And so we turn to Cardinal O’Brien who has recently said that 1) gay marriage is on a par with slavery 2) marriage is an immutable platonic ideal and so timeless and pure it cannot and must not be reformed by governments and that finally 3) defining gay marriage as real marriage would violate the Universal Declaration of Human Rights. No. Really. All of this nonsense was said by a real person.
Controlling what counts as common sense gives you an enormous amount of power to not only silence critics but to determine the overton window within which debate occurs. For a long time homophobes helped define what common sense was, but demographics and logic has shifted common sense and majority opinion in a more liberal or accepting direction. Losing control of common sense is thus a major blow and can only really be dealt with through attempts to recapture it, capitulation, or reaching for resentiment.
O’Brien’s sort of sophistry is introduced as a sort of resentiment, focusing internal fears of losing control onto the misbehaviour of governments, or gays, or society in general. There is no choice here for O’Brien, because the reactionary can no longer appeal to “common sense” because about half of Brits think gay marriage should be fine.
So he cannot recapture it, and neither can he capitulate to it because that would be more or less impossible to reconcile with Catholicism and he knows it. So look out for shifts from “common sense” and empirics to sophistry, because it is a sure sign you’re winning whatever argument you’re having and the other person knows it.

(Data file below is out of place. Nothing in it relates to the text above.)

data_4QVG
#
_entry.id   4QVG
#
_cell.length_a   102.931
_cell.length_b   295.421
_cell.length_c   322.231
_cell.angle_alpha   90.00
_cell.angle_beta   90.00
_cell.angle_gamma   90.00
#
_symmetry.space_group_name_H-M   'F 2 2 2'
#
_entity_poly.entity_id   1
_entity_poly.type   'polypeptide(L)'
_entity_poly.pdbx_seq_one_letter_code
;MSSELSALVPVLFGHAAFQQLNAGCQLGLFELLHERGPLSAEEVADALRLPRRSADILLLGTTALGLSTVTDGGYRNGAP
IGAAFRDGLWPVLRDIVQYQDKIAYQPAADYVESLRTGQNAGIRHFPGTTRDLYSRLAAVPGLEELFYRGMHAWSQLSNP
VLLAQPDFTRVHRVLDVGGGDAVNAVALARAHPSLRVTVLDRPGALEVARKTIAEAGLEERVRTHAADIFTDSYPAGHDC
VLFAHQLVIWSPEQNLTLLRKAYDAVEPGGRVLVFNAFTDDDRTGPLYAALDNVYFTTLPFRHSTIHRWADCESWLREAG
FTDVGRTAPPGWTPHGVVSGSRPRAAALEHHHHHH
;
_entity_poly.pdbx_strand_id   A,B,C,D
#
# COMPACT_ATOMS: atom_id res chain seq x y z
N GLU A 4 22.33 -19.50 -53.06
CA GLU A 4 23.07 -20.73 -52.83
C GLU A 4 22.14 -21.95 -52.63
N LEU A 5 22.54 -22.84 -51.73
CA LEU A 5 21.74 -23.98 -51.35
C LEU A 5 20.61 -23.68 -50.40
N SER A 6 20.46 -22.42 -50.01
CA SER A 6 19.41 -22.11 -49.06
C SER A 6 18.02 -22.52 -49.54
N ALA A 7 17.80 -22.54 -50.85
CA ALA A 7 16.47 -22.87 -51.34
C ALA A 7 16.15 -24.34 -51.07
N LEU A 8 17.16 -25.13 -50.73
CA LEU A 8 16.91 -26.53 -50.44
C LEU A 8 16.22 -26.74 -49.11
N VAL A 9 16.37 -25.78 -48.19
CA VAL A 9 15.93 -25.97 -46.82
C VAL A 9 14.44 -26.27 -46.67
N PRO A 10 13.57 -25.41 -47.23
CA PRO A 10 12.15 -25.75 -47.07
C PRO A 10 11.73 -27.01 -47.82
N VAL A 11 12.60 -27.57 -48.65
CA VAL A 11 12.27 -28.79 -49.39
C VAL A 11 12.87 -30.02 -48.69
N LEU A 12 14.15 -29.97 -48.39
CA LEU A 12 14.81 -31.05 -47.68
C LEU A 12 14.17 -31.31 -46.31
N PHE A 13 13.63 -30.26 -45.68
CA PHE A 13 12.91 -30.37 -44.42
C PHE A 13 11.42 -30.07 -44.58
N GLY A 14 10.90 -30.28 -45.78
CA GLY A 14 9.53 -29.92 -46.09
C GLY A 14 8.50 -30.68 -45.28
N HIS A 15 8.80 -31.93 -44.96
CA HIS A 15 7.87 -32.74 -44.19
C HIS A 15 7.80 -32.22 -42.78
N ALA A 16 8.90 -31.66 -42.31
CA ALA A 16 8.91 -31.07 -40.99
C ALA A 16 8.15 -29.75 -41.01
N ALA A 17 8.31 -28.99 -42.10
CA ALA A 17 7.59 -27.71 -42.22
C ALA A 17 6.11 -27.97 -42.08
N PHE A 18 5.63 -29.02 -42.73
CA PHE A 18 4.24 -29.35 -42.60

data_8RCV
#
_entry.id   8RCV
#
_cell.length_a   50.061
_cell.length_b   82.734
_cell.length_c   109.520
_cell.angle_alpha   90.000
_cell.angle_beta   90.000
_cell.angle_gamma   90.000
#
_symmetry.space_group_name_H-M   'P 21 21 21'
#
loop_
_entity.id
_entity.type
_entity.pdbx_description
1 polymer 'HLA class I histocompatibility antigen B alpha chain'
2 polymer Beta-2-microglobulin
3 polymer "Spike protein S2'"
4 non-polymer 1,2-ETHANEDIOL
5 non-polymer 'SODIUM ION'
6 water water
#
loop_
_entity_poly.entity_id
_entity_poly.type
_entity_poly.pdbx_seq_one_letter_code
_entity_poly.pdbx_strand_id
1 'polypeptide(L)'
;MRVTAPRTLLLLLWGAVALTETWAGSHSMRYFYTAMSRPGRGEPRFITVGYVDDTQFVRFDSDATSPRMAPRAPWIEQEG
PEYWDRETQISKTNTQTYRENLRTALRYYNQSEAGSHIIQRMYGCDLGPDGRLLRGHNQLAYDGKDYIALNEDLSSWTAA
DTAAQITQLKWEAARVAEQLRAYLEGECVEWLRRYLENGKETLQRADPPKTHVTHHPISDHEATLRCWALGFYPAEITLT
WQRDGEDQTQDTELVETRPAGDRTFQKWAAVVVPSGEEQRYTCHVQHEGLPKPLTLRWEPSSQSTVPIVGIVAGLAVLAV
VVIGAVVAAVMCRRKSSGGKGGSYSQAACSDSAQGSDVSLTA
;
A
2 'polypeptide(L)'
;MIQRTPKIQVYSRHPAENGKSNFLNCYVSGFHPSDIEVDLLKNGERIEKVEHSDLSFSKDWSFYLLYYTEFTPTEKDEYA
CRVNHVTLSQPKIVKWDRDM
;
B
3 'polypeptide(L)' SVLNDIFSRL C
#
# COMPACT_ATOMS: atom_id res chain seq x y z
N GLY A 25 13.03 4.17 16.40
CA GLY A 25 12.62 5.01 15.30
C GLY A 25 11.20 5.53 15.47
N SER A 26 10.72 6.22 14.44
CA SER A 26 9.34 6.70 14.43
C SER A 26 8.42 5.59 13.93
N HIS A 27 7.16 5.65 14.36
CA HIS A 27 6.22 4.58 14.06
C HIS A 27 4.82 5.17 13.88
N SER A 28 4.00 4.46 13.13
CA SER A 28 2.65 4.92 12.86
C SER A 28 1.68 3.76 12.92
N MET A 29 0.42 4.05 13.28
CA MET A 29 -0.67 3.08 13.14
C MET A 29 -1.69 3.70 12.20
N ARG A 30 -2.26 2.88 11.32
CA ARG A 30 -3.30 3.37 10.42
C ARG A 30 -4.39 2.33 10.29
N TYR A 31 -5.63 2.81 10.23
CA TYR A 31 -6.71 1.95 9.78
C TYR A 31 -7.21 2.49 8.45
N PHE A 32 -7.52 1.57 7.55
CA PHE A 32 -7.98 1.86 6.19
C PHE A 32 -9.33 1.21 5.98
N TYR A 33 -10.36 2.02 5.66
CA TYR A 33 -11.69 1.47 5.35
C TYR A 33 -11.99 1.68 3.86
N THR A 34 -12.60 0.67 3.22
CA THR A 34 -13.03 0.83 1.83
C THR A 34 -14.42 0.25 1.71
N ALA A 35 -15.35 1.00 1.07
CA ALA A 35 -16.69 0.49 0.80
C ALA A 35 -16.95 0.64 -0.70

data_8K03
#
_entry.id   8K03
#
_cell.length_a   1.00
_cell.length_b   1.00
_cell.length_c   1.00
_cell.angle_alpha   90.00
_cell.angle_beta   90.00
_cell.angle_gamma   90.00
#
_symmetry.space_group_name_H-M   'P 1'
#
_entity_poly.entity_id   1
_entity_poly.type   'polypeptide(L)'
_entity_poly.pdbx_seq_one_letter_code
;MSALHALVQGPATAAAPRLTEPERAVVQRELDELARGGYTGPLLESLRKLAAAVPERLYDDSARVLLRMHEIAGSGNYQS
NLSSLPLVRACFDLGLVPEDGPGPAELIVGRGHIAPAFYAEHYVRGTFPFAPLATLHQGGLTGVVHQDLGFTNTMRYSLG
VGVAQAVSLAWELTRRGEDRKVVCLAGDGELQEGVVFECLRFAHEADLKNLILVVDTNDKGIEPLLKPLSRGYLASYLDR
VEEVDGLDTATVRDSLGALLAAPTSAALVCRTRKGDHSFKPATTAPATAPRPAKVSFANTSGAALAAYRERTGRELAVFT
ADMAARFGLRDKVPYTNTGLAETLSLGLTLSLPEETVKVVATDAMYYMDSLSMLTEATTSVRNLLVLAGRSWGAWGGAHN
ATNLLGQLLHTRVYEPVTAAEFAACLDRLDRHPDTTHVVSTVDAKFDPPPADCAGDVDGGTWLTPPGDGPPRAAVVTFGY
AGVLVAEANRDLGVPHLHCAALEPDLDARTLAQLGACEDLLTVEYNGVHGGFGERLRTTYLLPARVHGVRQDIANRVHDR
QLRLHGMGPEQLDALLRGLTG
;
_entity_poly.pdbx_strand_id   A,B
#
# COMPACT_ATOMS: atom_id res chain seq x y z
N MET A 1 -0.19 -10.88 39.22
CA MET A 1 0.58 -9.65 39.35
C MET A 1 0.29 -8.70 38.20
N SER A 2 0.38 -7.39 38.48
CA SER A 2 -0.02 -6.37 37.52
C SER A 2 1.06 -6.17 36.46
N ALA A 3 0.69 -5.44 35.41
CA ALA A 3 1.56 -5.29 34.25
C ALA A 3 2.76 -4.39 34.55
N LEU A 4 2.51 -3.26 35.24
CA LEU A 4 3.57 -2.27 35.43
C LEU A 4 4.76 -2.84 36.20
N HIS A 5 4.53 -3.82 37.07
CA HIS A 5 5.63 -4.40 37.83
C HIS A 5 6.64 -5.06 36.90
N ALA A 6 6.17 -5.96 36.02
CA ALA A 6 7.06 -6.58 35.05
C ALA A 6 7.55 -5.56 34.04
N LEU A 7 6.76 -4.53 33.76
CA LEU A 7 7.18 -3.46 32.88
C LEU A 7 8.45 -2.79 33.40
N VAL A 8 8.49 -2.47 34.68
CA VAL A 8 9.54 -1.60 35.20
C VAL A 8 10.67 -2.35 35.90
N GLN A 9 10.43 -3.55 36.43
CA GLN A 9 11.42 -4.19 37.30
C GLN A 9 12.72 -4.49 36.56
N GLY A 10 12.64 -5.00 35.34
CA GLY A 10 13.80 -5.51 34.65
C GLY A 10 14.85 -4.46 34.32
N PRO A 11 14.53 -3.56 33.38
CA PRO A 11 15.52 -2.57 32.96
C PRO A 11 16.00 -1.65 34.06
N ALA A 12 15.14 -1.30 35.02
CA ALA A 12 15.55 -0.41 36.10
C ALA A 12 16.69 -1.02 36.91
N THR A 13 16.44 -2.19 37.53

Look, you fuck-wits, liquidity transformation is what finance is for. If we implement a Land Value Tax, a bank, building society or whatever will help people turn their illiquid assets into liquid cash, that is one of the core purposes of finance. At the moment releasing equity in a property is quite expensive, but were a million extra customers to appear then the extent of the market would quickly increase entrants and push down costs. I could write the contract myself:
“We will pay your tax for you, but on exit from the property or your death we shall demand payment of amount paid plus seven percent for each year we paid your tax. This can be met out of sale of your property or if possible and if as your last will and testament specifies from the remainder of your estate.”
Anyway, I got sidetracked…back to the top you go.
March 3, 2012 • 2:34 am Comments Off